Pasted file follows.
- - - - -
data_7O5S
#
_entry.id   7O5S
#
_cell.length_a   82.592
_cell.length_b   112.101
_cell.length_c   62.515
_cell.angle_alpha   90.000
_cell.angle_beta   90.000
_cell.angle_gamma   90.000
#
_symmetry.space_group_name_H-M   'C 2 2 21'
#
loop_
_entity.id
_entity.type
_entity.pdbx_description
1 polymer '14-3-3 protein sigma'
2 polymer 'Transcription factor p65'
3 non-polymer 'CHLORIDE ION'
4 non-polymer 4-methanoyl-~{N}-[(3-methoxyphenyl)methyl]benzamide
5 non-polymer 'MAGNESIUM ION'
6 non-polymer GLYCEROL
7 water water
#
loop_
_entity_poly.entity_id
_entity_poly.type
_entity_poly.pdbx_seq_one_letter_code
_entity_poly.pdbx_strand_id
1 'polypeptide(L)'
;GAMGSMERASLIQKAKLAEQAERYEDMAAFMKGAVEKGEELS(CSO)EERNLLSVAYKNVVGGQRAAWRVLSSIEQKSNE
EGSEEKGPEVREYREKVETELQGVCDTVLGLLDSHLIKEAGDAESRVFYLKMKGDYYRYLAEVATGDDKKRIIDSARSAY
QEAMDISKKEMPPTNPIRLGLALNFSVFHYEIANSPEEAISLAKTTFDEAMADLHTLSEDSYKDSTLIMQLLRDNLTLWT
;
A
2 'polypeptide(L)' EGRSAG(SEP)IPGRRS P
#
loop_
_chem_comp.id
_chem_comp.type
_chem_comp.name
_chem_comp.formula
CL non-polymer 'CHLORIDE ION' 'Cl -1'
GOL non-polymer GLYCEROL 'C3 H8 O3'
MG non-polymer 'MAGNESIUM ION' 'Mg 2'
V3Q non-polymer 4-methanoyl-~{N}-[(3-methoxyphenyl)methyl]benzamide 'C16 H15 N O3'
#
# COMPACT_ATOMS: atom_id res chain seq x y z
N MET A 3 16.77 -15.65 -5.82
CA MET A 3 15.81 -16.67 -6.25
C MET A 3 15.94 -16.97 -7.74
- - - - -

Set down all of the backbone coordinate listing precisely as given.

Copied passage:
data_7O5S
#
_entry.id   7O5S
#
_cell.length_a   82.592
_cell.length_b   112.101
_cell.length_c   62.515
_cell.angle_alpha   90.000
_cell.angle_beta   90.000
_cell.angle_gamma   90.000
#
_symmetry.space_group_name_H-M   'C 2 2 21'
#
loop_
_entity.id
_entity.type
_entity.pdbx_description
1 polymer '14-3-3 protein sigma'
2 polymer 'Transcription factor p65'
3 non-polymer 'CHLORIDE ION'
4 non-polymer 4-methanoyl-~{N}-[(3-methoxyphenyl)methyl]benzamide
5 non-polymer 'MAGNESIUM ION'
6 non-polymer GLYCEROL
7 water water
#
loop_
_entity_poly.entity_id
_entity_poly.type
_entity_poly.pdbx_seq_one_letter_code
_entity_poly.pdbx_strand_id
1 'polypeptide(L)'
;GAMGSMERASLIQKAKLAEQAERYEDMAAFMKGAVEKGEELS(CSO)EERNLLSVAYKNVVGGQRAAWRVLSSIEQKSNE
EGSEEKGPEVREYREKVETELQGVCDTVLGLLDSHLIKEAGDAESRVFYLKMKGDYYRYLAEVATGDDKKRIIDSARSAY
QEAMDISKKEMPPTNPIRLGLALNFSVFHYEIANSPEEAISLAKTTFDEAMADLHTLSEDSYKDSTLIMQLLRDNLTLWT
;
A
2 'polypeptide(L)' EGRSAG(SEP)IPGRRS P
#
loop_
_chem_comp.id
_chem_comp.type
_chem_comp.name
_chem_comp.formula
CL non-polymer 'CHLORIDE ION' 'Cl -1'
GOL non-polymer GLYCEROL 'C3 H8 O3'
MG non-polymer 'MAGNESIUM ION' 'Mg 2'
V3Q non-polymer 4-methanoyl-~{N}-[(3-methoxyphenyl)methyl]benzamide 'C16 H15 N O3'
#
# COMPACT_ATOMS: atom_id res chain seq x y z
N MET A 3 16.77 -15.65 -5.82
CA MET A 3 15.81 -16.67 -6.25
C MET A 3 15.94 -16.97 -7.74